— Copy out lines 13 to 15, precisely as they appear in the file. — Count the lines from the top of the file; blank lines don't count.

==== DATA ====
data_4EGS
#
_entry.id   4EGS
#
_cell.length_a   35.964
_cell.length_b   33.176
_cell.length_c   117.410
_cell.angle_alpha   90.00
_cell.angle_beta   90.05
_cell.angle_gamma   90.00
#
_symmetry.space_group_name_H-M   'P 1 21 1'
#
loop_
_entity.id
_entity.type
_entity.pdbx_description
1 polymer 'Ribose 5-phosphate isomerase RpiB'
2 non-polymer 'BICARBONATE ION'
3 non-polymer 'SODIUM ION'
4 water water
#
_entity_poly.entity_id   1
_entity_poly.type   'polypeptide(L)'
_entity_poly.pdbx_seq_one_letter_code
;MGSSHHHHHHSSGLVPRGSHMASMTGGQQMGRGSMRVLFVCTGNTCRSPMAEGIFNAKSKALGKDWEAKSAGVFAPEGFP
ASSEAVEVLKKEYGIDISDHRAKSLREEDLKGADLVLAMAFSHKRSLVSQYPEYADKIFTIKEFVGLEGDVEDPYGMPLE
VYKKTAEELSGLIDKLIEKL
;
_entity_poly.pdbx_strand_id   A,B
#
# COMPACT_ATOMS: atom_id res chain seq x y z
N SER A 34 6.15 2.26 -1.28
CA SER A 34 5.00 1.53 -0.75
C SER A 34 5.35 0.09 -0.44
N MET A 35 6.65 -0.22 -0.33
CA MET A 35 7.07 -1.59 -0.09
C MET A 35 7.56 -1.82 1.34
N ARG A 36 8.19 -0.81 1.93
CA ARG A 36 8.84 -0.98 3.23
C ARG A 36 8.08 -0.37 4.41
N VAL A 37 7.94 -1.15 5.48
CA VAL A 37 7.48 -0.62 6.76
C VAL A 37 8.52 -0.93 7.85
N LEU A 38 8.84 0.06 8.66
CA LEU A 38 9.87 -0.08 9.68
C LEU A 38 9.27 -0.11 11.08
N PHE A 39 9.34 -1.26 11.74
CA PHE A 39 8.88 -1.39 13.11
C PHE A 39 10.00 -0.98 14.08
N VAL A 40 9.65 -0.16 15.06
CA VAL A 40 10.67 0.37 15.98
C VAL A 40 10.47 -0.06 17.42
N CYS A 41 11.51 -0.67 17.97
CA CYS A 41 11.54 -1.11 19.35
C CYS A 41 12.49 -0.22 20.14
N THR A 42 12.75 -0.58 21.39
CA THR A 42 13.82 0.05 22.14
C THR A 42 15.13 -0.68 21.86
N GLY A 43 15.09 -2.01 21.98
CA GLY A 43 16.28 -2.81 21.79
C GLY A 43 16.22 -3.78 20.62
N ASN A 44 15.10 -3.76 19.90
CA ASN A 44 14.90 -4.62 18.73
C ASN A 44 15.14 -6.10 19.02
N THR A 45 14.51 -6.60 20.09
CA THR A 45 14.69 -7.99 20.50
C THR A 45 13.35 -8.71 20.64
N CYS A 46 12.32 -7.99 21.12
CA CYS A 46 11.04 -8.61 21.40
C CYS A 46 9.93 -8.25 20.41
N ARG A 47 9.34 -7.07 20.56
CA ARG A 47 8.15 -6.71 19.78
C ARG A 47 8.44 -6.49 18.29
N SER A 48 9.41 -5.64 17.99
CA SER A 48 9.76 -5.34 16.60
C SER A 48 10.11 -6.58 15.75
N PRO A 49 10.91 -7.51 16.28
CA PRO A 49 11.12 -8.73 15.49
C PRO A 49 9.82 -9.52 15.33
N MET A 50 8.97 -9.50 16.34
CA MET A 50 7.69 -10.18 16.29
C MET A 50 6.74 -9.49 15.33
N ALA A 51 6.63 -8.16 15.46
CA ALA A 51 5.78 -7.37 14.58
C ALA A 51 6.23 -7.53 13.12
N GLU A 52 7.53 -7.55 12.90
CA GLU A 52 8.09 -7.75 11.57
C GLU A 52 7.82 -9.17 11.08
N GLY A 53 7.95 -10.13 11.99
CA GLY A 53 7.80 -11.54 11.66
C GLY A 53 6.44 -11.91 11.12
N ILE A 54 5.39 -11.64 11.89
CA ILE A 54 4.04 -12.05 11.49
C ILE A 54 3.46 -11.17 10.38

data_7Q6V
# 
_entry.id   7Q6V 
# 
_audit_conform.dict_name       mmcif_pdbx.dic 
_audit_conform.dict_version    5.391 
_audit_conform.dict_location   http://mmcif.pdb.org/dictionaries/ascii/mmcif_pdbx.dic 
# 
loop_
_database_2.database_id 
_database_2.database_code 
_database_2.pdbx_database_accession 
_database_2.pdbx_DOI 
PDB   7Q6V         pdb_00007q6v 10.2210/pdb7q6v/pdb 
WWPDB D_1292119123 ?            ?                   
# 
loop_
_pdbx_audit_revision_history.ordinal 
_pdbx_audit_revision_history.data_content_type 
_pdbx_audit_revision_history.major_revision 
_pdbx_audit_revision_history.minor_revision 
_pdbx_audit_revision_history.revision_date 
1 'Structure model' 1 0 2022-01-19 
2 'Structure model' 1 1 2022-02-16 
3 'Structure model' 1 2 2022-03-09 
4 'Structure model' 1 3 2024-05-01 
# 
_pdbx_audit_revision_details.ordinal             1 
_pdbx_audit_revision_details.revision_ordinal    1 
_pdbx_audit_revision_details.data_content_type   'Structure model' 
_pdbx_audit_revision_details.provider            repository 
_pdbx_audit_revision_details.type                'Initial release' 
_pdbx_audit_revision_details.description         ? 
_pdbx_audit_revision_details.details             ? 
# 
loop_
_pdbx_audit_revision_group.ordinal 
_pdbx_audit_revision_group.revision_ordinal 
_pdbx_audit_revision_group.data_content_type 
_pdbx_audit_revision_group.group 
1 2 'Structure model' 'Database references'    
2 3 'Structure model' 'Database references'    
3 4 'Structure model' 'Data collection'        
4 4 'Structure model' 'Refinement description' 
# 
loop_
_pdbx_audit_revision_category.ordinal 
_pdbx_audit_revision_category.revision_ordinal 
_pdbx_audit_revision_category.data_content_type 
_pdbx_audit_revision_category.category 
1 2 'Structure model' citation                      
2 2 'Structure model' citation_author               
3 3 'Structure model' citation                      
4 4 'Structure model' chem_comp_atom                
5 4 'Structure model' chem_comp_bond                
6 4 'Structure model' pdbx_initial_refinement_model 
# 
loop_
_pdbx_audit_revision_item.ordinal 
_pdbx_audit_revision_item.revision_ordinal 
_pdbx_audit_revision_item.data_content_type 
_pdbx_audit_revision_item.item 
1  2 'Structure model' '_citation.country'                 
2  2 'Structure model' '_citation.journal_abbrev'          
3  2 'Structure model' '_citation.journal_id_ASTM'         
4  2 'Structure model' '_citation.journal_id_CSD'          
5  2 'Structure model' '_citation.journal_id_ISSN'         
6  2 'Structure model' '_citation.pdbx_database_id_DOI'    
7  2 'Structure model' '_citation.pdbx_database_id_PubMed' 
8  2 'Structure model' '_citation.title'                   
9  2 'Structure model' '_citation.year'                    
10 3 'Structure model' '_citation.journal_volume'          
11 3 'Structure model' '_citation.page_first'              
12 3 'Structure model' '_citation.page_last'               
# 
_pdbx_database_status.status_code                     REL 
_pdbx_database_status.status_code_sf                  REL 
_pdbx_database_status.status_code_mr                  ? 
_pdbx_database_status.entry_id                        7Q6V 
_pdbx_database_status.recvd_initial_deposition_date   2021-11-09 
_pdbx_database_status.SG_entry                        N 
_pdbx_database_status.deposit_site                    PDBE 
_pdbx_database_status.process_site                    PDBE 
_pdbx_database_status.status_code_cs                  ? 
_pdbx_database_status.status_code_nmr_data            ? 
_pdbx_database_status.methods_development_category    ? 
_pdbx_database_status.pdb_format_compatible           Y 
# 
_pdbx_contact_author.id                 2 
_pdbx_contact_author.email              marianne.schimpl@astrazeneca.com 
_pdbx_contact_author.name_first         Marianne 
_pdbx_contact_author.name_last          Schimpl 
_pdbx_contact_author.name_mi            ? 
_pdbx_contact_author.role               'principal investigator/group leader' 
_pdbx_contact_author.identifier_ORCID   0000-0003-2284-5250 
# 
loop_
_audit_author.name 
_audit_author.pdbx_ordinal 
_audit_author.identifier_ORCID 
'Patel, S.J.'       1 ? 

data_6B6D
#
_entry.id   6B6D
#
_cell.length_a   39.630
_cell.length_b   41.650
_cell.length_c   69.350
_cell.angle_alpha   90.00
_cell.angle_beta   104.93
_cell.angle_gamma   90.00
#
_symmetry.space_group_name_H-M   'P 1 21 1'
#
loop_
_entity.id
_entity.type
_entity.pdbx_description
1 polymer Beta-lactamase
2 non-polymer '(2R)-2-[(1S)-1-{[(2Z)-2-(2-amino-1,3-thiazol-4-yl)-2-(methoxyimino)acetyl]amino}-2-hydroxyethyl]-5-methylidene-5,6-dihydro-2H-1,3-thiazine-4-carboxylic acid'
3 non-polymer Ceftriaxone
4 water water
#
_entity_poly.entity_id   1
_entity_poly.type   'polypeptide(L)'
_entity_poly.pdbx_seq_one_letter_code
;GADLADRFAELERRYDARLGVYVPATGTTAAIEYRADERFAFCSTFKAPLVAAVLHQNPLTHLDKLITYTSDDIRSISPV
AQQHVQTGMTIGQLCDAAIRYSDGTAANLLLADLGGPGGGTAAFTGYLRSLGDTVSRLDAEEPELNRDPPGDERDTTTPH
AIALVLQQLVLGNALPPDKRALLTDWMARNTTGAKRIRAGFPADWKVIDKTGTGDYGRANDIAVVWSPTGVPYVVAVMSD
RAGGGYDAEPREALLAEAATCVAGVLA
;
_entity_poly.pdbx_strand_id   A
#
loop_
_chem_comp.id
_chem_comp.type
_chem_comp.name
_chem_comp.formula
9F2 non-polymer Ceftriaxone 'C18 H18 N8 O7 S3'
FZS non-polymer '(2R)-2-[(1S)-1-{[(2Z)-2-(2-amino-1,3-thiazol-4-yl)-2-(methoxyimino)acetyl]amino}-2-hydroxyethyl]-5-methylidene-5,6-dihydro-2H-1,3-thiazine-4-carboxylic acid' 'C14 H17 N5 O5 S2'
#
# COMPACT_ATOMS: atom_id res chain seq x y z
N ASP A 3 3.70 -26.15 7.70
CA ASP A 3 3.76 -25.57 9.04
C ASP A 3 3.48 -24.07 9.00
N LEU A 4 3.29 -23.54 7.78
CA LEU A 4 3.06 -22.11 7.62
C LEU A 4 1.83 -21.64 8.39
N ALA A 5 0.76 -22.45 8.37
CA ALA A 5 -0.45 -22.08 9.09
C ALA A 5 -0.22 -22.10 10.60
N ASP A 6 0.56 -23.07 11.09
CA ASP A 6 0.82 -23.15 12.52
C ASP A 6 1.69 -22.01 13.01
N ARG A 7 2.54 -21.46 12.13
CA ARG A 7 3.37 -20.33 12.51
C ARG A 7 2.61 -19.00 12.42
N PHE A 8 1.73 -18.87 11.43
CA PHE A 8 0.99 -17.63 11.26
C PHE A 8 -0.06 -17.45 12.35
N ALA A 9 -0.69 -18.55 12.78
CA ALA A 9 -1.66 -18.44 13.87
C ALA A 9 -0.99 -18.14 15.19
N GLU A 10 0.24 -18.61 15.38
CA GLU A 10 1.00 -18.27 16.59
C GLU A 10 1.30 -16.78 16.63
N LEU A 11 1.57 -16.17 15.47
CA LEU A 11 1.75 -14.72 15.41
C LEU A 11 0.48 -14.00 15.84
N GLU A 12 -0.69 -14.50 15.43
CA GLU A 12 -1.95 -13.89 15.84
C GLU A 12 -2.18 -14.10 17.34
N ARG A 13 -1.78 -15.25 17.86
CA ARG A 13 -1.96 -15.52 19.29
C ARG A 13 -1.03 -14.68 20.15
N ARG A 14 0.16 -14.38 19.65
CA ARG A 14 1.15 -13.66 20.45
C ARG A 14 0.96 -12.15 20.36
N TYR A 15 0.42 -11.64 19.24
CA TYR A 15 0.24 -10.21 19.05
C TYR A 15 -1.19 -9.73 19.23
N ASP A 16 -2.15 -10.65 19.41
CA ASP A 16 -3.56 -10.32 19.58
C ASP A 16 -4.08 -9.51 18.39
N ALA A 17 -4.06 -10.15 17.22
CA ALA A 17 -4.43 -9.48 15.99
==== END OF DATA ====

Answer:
#
loop_
_entity.id